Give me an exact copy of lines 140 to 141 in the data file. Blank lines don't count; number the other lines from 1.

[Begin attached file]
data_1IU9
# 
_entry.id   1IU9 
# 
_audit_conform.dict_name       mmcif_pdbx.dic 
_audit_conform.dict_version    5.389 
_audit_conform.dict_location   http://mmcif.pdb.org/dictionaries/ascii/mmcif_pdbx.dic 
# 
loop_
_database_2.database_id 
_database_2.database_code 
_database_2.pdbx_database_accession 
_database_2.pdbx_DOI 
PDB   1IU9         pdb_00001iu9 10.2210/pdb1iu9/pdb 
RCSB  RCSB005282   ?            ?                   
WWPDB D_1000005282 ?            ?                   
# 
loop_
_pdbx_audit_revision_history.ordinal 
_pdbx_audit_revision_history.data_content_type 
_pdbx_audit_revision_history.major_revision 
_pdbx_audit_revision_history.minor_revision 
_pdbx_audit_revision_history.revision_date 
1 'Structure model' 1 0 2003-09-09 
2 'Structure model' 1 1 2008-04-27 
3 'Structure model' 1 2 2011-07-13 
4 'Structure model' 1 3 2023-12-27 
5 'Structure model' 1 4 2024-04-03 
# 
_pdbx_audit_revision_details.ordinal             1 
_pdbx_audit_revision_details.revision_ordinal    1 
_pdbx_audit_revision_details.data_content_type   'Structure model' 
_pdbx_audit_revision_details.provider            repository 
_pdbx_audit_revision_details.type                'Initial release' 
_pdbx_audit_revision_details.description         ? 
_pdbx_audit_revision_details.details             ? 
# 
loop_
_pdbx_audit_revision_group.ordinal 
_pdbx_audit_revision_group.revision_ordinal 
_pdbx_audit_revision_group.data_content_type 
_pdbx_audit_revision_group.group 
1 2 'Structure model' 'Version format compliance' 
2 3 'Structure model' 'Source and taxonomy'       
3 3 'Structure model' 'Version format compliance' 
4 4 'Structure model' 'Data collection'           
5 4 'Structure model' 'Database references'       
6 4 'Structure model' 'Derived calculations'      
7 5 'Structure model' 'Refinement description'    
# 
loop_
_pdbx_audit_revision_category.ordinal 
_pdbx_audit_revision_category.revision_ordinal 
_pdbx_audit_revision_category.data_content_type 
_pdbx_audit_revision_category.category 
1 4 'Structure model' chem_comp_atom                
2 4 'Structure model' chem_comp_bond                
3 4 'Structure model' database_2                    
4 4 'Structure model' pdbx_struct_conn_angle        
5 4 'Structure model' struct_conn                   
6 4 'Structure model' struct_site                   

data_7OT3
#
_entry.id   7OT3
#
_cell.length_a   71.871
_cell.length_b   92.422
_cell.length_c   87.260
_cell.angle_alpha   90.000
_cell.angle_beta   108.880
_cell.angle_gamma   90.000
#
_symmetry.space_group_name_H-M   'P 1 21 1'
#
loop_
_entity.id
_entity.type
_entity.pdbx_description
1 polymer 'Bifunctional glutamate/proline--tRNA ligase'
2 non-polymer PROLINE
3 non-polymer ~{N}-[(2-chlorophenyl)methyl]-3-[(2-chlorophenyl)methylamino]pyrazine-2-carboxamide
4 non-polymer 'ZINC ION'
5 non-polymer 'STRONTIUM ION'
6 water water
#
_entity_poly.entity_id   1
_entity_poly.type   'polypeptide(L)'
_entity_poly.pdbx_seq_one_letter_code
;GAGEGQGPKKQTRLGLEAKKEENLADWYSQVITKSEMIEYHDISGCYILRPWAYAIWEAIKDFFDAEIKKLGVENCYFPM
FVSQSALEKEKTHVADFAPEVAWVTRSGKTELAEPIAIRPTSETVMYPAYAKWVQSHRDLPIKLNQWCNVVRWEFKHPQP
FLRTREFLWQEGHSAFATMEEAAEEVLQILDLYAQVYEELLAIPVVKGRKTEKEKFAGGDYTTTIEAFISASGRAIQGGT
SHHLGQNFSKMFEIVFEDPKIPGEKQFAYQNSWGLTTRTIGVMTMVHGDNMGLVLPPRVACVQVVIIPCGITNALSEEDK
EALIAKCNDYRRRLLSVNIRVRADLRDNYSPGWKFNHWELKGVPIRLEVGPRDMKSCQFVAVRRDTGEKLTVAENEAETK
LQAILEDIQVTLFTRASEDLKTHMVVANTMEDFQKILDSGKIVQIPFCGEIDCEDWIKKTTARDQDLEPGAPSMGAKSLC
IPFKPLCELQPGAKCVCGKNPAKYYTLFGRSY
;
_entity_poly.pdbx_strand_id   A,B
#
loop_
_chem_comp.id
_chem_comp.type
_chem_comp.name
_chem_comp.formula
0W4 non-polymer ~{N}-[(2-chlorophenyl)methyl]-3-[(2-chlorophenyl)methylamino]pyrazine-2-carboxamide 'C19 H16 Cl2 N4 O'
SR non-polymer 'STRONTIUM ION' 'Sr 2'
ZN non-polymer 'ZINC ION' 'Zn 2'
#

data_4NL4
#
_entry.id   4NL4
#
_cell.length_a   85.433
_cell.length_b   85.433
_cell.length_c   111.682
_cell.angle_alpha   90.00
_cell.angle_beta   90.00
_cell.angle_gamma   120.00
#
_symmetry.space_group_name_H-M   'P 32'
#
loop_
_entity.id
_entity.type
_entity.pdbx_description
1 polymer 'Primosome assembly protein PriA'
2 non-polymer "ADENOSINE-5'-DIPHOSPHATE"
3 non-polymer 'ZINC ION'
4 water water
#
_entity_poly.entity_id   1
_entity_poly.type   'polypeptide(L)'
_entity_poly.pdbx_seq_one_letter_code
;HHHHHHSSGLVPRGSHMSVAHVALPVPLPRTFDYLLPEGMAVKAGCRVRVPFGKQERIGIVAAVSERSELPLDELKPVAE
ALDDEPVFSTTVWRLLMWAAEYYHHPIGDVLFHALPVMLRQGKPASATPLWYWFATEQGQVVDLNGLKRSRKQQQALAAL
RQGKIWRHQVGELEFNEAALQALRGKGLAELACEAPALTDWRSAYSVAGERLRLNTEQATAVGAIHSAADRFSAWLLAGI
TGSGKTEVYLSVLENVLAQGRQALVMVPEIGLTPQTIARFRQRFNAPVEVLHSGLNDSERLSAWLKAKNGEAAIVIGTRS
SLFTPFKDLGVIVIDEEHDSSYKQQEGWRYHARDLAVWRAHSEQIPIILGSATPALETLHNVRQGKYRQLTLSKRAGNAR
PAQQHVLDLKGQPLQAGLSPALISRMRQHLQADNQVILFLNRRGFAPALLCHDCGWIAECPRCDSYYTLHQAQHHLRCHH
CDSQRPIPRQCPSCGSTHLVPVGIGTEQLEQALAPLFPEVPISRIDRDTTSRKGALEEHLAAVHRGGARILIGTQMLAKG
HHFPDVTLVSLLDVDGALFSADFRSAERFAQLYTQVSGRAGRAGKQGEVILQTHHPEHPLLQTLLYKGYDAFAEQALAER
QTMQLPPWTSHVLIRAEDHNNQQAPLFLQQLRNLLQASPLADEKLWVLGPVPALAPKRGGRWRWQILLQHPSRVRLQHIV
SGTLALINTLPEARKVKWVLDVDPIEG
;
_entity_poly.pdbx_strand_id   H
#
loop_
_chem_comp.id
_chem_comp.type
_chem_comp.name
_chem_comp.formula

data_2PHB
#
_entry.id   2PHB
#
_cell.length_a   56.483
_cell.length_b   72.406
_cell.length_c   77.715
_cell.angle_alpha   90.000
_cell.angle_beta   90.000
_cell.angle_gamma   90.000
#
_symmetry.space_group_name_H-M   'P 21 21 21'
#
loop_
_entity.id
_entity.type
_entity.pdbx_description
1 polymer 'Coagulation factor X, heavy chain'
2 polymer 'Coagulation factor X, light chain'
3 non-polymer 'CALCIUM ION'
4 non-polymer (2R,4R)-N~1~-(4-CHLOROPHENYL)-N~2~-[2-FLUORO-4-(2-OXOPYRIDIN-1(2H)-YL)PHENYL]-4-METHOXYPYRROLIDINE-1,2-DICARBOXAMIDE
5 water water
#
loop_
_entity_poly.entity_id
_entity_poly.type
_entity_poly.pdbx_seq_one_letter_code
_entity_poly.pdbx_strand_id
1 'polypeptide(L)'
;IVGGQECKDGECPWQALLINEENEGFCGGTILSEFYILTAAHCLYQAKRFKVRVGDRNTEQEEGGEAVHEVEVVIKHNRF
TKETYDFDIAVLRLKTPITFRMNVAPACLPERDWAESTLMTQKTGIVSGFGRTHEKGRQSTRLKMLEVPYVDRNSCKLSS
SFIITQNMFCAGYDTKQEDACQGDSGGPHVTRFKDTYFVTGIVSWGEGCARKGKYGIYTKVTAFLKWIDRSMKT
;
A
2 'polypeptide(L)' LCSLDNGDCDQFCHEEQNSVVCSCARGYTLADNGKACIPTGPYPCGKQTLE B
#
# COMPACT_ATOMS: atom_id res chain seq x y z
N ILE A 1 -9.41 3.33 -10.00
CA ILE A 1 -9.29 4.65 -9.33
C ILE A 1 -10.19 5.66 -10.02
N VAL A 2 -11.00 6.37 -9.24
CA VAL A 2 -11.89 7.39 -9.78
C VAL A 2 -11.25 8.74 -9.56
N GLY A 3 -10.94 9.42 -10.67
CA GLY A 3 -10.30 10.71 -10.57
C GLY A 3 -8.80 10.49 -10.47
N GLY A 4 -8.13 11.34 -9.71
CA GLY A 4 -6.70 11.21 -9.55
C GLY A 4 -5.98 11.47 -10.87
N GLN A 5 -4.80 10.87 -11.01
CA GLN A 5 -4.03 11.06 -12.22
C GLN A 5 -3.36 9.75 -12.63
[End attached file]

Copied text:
HHFPDVTLVSLLDVDGALFSADFRSAERFAQLYTQVSGRAGRAGKQGEVILQTHHPEHPLLQTLLYKGYDAFAEQALAER
QTMQLPPWTSHVLIRAEDHNNQQAPLFLQQLRNLLQASPLADEKLWVLGPVPALAPKRGGRWRWQILLQHPSRVRLQHIV